By Mohammed Hanif
April 1, 2016
Memoona, the victim of an acid attack in a family feud in Karachi, Pakistan, in 2011 Credit Insiya Syed/Reuters
IN the world we live in, there is no dearth of pious men who believe that most of the world’s problems can be fixed by giving their women a little thrashing. And this business of a man’s God-given right to give a woman a little thrashing has brought together all of Pakistan’s pious men.
A few weeks ago, Pakistan’s largest province passed a new law called the Punjab Protection of Women against Violence Act. The law institutes radical measures that say a husband can’t beat his wife, and if he does he will face criminal charges and possibly even eviction from his home. It proposes setting up a hotline women can call to report abuse. In some cases, offenders will be required to wear a bracelet with a GPS monitor and will not be allowed to buy guns.
A coalition of more than 30 religious and political parties has declared the law un-Islamic, an attempt to secularize Pakistan and a clear and present threat to our most sacred institution: the family. They have threatened countrywide street protests if the government doesn’t back down.
Their logic goes like this: If you beat up a person on the street, it’s a criminal assault. If you bash someone in your bedroom, you’re protected by the sanctity of your home. If you kill a stranger, it’s murder. If you shoot your own sister, you’re defending your honour. I’m sure the nice folks campaigning against the bill don’t want to beat up their wives or murder their sisters, but they are fighting for their fellow men’s right to do just that.
It’s not only opposition parties that are against the bill: The government-appointed Council of Islamic Ideology has also declared it repugnant to our religion and culture. The council’s main task is to ensure that all the laws in the country comply with Shariah. But basically it’s a bunch of old men who go to sleep worrying that there are all these women out there trying to trick them into bed. Maybe that’s why there are no pious old women on the council, even though there’s no shortage of them in Pakistan.
The council’s past proclamations have defended a man’s right to marry a minor, dispensed him from asking for permission from his first wife before taking a second or a third, and made it impossible for women to prove rape. It’s probably the most privileged dirty old men’s club in the country.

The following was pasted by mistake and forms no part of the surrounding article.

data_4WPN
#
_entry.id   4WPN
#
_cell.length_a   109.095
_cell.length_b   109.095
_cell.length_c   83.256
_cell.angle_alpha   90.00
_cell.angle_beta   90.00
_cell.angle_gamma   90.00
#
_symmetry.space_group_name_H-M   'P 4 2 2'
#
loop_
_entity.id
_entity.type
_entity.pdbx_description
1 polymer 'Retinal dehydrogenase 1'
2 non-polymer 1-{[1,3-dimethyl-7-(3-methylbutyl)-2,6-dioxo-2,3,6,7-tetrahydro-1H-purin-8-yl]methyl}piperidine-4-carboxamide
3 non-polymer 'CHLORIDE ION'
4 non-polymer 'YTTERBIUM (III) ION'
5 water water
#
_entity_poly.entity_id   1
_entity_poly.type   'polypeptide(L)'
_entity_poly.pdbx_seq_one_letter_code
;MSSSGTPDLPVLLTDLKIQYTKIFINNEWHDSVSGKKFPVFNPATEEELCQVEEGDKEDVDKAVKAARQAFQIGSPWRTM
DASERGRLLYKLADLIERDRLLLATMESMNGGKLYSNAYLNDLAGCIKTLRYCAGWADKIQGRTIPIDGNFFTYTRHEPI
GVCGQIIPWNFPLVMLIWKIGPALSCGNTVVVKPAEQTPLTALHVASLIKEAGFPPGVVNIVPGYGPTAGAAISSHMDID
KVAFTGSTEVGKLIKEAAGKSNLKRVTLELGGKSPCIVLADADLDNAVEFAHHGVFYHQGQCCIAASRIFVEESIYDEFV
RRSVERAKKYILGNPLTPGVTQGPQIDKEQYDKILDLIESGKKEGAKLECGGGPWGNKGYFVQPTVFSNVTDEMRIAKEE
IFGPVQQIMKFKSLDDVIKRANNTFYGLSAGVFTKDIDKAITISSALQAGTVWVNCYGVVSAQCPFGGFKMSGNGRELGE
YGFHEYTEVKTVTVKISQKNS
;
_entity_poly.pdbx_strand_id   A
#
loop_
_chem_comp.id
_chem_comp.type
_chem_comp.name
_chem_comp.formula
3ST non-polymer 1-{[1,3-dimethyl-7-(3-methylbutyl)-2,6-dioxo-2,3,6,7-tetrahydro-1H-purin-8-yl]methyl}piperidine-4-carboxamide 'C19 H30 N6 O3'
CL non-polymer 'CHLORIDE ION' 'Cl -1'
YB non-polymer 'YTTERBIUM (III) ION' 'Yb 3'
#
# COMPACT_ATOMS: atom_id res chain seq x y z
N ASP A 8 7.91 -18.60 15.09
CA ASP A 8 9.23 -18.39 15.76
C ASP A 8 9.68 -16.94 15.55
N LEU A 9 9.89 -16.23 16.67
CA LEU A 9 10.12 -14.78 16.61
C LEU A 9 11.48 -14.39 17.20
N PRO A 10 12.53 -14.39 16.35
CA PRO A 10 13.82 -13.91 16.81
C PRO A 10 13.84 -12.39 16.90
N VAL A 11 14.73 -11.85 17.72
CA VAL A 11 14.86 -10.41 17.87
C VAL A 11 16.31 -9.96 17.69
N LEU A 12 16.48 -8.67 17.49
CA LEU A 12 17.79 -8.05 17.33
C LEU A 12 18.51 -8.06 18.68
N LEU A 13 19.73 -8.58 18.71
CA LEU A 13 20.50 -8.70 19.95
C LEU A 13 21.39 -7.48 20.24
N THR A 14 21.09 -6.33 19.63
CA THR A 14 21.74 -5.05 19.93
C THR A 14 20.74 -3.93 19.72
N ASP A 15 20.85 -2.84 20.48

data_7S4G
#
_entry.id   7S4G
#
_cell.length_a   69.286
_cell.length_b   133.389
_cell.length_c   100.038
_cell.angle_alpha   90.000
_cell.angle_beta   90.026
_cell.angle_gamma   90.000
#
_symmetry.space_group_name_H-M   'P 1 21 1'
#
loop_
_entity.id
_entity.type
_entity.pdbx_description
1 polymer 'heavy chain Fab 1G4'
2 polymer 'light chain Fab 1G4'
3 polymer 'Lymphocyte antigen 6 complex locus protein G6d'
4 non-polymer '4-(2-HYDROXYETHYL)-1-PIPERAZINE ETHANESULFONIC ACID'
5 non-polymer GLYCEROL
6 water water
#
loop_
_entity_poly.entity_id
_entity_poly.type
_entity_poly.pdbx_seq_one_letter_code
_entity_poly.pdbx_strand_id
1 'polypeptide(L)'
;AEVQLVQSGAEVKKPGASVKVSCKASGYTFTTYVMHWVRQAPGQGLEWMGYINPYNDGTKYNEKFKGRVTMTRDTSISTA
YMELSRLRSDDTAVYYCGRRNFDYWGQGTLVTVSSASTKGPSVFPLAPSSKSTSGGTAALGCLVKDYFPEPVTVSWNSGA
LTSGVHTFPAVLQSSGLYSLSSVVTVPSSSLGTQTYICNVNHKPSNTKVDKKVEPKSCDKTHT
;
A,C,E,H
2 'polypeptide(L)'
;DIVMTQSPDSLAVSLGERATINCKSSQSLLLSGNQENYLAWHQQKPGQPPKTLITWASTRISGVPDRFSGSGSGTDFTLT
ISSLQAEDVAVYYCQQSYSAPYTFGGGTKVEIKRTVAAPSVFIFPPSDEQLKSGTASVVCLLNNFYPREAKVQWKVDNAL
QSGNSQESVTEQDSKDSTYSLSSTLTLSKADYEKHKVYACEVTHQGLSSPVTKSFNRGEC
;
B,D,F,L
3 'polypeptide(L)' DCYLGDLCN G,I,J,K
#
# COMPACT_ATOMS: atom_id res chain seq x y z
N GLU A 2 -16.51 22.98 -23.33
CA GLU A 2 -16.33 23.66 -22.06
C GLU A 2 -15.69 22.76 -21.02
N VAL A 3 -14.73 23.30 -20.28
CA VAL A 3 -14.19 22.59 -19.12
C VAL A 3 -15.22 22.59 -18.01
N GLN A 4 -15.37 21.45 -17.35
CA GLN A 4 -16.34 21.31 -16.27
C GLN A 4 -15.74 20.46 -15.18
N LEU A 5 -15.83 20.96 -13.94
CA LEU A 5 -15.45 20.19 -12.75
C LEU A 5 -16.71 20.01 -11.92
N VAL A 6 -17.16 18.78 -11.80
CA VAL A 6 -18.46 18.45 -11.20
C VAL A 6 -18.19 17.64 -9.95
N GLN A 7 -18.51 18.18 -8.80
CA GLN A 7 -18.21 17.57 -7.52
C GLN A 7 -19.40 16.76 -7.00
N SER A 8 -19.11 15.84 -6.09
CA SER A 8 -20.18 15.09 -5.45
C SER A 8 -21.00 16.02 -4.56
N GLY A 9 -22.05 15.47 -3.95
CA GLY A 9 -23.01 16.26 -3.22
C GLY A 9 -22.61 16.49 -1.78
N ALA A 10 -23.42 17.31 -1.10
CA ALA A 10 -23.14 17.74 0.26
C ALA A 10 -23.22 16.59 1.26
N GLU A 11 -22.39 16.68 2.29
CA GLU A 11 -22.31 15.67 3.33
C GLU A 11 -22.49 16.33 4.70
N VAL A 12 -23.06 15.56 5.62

Some of us routinely condemn these pious old men, but it seems they are not just a bunch of pampered religious nuts. In fact, they are giving voice to Pakistani men’s collective misery over the fact that their women are out of control. Look at university exam results; women are hogging all the top positions. Go to a bank; there is a woman counting your money with her fancy nails. Turn on your TV; there is a female journalist questioning powerful men about politics and sports.
One of these journalists recently was grilling a famous mufti opposed to the bill. Bewildered, the mufti said: Are you a woman, or are you a TV journalist? She was professional enough not to retort: Are you a mufti, or just another old fart?
It wasn’t supposed to be like this. Three decades ago, most Pakistani women who had paid jobs worked at menial tasks, and the others were confined to traditional professions like medicine or teaching or, occasionally, law. There was a small and brave women’s movement. Women were writing novels and making movies, but they were few in number. Now they are flying planes, heading companies, policing the streets, climbing mountains and winning Oscars and Nobel Prizes. There are millions of women across the country running little beauty parlors from their homes, employing other women and gaining a measure of independence.
But for every bank teller, there are still millions of women who are farmhands or house help. For every TV journalist, there are many more women who live in half-slavery, scrubbing and cleaning, and shouldering the heavy burden of protecting and raising their kids.
Let’s not just blame the mullahs and muftis. Misogyny is way older than any religion. Even people who have never seen the inside of a mosque or the Sufis who want to become one with the universe wouldn’t think twice before treating a woman as something between a pest and a pet goat.
Some members of Parliament stayed away when this bill was being passed in the Punjab assembly. They probably represent a majority. Some of us even call ourselves feminist. “See, I have never stopped my sister from going to school, never given my girlfriend a black eye. That makes me a feminist, right? But we must protect our families. You don’t want a family-loving feminist man going around with a GPS tracker, do you?”
What really scares the so-called feminist men is that a lot of women are actually quite bored with talking about being a woman. They talk about their work. A film director talks about bad actors. A development worker talks about idiotic funding patterns. A maid talks about her cellphone and the quality of detergents.
There’s a woman in my neighbourhood who walks fast. She is always carrying two kids in her arms. Not infants but 3-, 4-year-old sturdy kids, heavy weights. She walks fast. Probably you have to walk fast when you are carrying two kids. She doesn’t expect a lift from the many cars passing by. She can’t afford a cab. She is walking toward her bus. Always with the two kids in her arms and a bag around her shoulder. She gives Quran lessons at people’s homes.
I don’t think all those pious men, or anyone else, can tell that woman with the two kids how to walk her daily walk. If someone asks her how it feels to be a woman in this society, she’d probably answer, “Can’t you see I’m working?”
Mohammed Hanif is the author of the novels “A Case of Exploding Mangoes” and “Our Lady of Alice Bhatti,” the librettist for the opera “Bhutto” and a contributing opinion writer.